stderr wrote: davidcoton wrote:
Since you can run headless, ...
Headless is useless for first time computer users. They don't have another computer to provide the human interface devices.
Wouldn't it be neat if people didn't remove part of what someone said to completely change the meaning? While I can't find it since this place isn't threaded, I am sure I was saying that you can run headless therefore you can use the VGA add on thing without using the HDMI. I certainly wasn't advocating headless machines for people without any heads. Sounds like "Sleepy Hollow" on Fox.
OK, your meaning wasn't obvious to me, apologies for ascribing something to you incorrectly. I quote selectively because re-reading whole quoted posts (particularly those containing photos, schematics, etc) really annoys me.
Who will be first to produce a package, not of "a computer for $5" (or whatever), but a complete system (PSU, cables, software, keyboard, mouse, screen) for $50 (or whatever).
Keeping in mind that Amazon was selling a 7" tablet for $34.99. By that metric, nearly no one is price barred from owning a computer. And that's true, everyone seems to have a device like that. Or ten. Yet most people aren't learning that much about the hardware or the software.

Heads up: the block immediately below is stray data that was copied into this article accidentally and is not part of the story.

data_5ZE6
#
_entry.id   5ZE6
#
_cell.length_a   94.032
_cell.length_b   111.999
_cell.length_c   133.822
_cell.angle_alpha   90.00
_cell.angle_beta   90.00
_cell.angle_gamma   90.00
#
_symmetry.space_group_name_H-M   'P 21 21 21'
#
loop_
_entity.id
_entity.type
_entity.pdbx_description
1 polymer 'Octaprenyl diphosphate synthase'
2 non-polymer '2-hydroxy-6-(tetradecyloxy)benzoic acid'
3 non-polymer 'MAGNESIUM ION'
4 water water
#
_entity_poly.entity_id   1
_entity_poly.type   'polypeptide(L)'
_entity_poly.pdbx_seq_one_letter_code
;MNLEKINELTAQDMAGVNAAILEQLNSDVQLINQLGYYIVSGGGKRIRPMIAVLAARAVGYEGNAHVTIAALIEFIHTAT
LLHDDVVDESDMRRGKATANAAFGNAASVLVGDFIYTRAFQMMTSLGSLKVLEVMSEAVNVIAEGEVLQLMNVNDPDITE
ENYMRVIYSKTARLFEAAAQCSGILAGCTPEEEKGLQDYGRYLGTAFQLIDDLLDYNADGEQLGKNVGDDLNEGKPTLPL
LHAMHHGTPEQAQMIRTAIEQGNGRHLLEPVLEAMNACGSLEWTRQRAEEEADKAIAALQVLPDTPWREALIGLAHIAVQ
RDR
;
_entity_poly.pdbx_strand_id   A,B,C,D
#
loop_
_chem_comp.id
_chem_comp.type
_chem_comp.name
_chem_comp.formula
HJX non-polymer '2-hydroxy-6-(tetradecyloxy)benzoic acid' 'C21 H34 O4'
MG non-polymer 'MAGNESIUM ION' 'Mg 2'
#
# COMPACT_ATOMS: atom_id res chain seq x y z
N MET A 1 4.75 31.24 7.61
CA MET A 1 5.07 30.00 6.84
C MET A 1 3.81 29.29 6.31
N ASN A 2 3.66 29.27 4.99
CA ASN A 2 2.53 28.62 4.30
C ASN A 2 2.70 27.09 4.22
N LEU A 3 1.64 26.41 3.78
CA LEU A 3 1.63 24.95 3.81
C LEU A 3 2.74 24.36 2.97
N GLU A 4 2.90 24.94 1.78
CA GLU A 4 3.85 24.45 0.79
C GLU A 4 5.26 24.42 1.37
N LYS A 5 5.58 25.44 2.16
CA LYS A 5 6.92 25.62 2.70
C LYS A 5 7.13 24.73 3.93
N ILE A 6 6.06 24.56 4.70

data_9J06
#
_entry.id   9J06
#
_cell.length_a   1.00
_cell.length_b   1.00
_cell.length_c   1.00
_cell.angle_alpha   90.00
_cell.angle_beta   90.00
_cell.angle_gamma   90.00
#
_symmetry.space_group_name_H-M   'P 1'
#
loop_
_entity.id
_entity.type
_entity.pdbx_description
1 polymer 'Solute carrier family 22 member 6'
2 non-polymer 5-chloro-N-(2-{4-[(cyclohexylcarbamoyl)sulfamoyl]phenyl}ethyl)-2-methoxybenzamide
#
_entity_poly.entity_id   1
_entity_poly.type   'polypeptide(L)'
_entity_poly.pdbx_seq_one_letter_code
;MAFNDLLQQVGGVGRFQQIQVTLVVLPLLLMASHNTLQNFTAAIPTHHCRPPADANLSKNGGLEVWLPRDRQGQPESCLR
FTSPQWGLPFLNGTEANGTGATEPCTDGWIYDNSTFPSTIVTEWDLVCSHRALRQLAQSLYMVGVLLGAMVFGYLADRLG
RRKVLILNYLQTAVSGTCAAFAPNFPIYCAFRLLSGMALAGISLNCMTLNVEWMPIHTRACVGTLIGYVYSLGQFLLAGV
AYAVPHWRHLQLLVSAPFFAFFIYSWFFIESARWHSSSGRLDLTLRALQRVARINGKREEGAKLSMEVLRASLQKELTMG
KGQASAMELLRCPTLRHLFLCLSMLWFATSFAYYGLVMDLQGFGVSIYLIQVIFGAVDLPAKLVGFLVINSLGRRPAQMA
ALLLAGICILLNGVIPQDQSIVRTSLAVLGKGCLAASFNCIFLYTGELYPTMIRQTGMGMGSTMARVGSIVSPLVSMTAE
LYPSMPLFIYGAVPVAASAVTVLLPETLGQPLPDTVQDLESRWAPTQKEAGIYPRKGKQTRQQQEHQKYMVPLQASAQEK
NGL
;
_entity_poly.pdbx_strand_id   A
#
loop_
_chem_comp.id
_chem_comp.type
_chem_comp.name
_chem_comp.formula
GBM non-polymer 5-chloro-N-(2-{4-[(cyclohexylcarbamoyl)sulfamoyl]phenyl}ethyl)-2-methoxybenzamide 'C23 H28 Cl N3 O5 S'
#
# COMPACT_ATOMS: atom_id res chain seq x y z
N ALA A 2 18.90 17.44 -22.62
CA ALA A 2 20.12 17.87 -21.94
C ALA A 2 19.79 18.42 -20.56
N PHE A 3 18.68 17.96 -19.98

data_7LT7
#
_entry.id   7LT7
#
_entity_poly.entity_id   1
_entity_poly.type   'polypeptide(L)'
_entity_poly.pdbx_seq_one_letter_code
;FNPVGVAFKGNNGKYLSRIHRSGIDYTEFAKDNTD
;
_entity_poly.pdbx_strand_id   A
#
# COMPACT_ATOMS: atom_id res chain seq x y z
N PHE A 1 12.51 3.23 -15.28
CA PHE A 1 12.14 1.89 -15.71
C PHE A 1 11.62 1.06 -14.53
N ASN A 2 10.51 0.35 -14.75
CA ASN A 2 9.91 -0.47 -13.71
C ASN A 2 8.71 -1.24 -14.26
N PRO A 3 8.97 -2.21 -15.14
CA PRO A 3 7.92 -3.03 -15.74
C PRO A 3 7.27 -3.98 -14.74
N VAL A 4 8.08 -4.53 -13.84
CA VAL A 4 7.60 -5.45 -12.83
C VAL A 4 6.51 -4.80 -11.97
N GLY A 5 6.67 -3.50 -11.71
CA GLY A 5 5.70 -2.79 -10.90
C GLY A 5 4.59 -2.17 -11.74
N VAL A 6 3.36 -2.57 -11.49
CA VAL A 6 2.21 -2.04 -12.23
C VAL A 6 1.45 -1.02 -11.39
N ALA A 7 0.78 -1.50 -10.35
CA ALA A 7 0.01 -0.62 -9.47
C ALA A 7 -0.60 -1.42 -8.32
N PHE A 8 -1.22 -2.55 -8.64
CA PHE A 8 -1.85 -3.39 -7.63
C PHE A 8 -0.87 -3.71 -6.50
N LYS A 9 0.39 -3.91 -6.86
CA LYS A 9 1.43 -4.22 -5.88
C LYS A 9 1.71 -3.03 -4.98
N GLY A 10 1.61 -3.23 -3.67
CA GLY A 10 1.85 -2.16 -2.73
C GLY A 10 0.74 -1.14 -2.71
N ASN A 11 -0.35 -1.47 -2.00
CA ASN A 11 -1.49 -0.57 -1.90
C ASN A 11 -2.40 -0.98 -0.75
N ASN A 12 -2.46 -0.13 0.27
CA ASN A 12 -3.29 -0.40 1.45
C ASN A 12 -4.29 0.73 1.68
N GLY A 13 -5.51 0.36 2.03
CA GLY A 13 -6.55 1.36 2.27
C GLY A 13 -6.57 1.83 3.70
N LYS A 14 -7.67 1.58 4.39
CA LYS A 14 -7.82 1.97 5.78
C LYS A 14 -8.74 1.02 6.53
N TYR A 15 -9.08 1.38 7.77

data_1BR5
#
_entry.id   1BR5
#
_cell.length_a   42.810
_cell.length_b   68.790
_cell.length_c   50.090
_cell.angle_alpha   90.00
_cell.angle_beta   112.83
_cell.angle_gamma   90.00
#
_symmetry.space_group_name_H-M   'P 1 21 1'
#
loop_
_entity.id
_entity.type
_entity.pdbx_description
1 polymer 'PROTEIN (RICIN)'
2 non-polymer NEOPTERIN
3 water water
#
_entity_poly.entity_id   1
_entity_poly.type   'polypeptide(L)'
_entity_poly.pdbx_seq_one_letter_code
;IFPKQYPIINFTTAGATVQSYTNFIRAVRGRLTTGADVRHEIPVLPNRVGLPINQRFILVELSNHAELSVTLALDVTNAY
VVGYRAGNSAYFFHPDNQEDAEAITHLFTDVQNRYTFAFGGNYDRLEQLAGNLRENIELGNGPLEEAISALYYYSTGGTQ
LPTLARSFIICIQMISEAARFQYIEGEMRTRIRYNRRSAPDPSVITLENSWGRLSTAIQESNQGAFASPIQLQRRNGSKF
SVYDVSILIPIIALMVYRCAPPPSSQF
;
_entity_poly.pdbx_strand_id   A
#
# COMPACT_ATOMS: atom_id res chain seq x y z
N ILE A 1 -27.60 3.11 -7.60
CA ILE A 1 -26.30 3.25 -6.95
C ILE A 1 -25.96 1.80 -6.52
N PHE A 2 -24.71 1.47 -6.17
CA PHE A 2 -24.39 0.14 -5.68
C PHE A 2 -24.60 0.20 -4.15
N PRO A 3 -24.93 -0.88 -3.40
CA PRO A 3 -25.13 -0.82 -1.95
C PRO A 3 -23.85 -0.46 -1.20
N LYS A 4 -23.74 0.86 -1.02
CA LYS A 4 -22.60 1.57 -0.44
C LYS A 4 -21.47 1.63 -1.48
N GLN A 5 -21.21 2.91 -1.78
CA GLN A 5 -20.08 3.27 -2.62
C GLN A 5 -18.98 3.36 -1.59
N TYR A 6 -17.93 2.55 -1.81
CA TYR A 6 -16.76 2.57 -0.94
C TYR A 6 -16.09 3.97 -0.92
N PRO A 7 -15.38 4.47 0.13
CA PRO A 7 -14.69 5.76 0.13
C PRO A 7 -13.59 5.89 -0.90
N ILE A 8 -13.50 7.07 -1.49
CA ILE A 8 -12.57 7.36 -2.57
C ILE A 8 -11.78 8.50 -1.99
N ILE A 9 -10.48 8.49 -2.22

So that is our hardware sorted -- bundle a Zero with an Amazon tablet (I'm assuming it may not be quite that simple, but we've still got $10 less the Pi PSU to play with). The problem is that GUI OSs a complex enough to make it difficult for noobs to build and use a programming environment. Compared to the BBC Micro, switch on, bleep, bleep, you're in the command line build environment for BBC Basic. Maybe that won't cut it now (though, really, why not?), but perhaps the noob experience does need further refinement if the principal aim is the get people learning to code.